Dealing With Dyslexia as a Postgrad

With more than eleven million people in the UK with disabilities, and research showing that those people find it far harder to access further education, there is a renewed focus on making education accessible for all.

If you are a postgrad student who is dealing with dyslexia, you may need more support than other students, whether that be emotional, practical or financial. Luckily, there are several sources of available help if you know where to access them.

All universities in the UK must have a Disability Officer .

When you first enrol at the university, make contact with the Disability Officer; they will, or should, function as a first port of call in accessing further support.

To ease financial pressure, you may want to consider applying for a Disabled Students' Allowance, which you may be entitled to if you have a formal diagnosis of dyslexia and you are assessed as genuinely in need of the support. The Allowance provides you with funds for specialist equipment such as computer software, a non-medical helpers' allowance if you need someone else to take notes for you or assist you with reading, and a general allowance that may cover things like the travel costs or specialised textbooks relating to your disability. The amount of support will depend on how your need is assessed by the government, and you will need to submit a Diagnostic Assessment Report from a suitably qualified professional. More information can be found at the relevant government page .

Do bear in mind that the application can take a long time to process; it is a good idea to start the application process as soon as you have received a provisional offer from your university.

Technological advancements in the delivery of learning materials mean that groups of people for whom further education was historically impossible can now study alongside their peers. Programs of particular interest to dyslexic students include audio programs which will speak your text aloud, which may make it easier to absorb the knowledge within.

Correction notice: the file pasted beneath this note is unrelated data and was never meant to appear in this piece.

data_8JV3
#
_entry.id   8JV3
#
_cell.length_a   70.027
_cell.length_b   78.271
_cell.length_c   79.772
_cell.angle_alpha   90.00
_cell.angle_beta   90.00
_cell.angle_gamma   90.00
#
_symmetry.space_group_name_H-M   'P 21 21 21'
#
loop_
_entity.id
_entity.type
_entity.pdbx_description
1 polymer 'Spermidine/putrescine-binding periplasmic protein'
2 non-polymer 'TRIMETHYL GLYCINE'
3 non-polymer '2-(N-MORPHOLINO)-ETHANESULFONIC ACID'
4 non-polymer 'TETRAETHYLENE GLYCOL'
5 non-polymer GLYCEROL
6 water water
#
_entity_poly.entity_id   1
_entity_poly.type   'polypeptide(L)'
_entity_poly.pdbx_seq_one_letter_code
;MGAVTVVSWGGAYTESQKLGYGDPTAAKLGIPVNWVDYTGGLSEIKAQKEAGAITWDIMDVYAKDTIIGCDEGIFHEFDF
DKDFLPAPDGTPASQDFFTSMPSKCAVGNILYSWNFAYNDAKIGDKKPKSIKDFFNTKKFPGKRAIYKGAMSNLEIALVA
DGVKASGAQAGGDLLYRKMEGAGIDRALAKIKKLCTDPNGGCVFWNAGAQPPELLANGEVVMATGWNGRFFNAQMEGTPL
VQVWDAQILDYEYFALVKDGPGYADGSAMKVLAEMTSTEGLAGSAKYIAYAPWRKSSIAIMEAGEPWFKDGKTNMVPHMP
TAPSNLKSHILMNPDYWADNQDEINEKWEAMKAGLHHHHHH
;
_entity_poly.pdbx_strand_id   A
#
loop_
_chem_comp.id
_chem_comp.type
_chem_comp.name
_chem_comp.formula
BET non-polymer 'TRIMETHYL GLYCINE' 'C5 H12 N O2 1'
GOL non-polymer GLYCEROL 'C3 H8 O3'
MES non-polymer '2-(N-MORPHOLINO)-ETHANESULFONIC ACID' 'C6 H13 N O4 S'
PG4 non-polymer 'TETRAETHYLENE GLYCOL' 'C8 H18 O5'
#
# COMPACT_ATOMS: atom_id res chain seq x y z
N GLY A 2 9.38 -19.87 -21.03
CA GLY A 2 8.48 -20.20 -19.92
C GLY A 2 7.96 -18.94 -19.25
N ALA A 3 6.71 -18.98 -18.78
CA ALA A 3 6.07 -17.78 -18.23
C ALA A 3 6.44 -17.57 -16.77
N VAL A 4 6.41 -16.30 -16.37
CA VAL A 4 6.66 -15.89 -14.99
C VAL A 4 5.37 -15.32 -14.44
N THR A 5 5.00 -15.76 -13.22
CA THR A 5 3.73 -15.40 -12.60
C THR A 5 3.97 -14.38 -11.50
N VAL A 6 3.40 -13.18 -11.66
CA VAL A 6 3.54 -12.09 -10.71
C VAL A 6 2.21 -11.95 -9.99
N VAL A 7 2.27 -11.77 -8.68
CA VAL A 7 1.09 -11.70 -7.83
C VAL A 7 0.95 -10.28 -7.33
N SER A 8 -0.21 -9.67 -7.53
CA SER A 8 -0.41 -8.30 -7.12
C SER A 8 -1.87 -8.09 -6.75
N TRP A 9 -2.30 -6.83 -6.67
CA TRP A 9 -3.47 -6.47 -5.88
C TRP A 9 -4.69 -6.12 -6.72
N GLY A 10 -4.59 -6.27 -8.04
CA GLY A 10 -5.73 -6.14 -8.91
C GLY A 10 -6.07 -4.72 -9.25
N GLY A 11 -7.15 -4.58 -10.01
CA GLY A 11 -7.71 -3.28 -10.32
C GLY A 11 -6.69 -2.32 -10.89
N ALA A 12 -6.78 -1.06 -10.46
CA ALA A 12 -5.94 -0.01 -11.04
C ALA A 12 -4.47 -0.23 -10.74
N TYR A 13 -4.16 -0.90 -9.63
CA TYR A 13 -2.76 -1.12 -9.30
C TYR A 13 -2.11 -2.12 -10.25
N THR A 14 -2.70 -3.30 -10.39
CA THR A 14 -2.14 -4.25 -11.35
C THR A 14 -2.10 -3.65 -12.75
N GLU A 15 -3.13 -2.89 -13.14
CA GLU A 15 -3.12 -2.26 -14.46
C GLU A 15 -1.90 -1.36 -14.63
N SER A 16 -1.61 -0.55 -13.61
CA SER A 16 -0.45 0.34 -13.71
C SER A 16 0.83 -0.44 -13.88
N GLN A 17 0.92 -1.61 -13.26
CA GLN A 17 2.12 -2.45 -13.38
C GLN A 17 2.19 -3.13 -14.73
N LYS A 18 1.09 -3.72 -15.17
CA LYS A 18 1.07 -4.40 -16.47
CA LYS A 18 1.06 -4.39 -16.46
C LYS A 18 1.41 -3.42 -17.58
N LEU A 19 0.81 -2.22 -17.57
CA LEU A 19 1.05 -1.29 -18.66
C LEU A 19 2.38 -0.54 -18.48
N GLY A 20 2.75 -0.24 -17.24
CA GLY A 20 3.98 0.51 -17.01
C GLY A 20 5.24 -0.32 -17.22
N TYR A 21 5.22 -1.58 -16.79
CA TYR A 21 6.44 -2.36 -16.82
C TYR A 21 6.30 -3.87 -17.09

It is always worth letting your research supervisor know that you are dyslexic. Even if you aren't asking for special accommodations, there may come a time where it is useful to have established the history, and your supervisor will then be in a position to be understanding. Hopefully, between you, you can pre-empt and avoid any significant issues that may otherwise arise as a result of your dyslexia. Your supervisor isn't there to take care of your personal wellbeing, but he or she does care very much about your success, and a good supervisor will be flexible and work with you and your personal circumstances.

Student welfare officers can also assist you. Their job is to look out for your welfare, whether that means pointing you towards helpful resources or just lending a sympathetic ear. For other ideas on seeking emotional support, there are a number of useful ideas here .

Nearer the end of your study, you may start thinking about the transition to the workplace; an organisation called EmployAbility may be able to assist you. EmployAbility work with disabled students, including dyslexic students, to ease the transition between work and study and to liaise with employers on your behalf.

Studying with dyslexia isn't easy, but with the right support it is more possible than ever.

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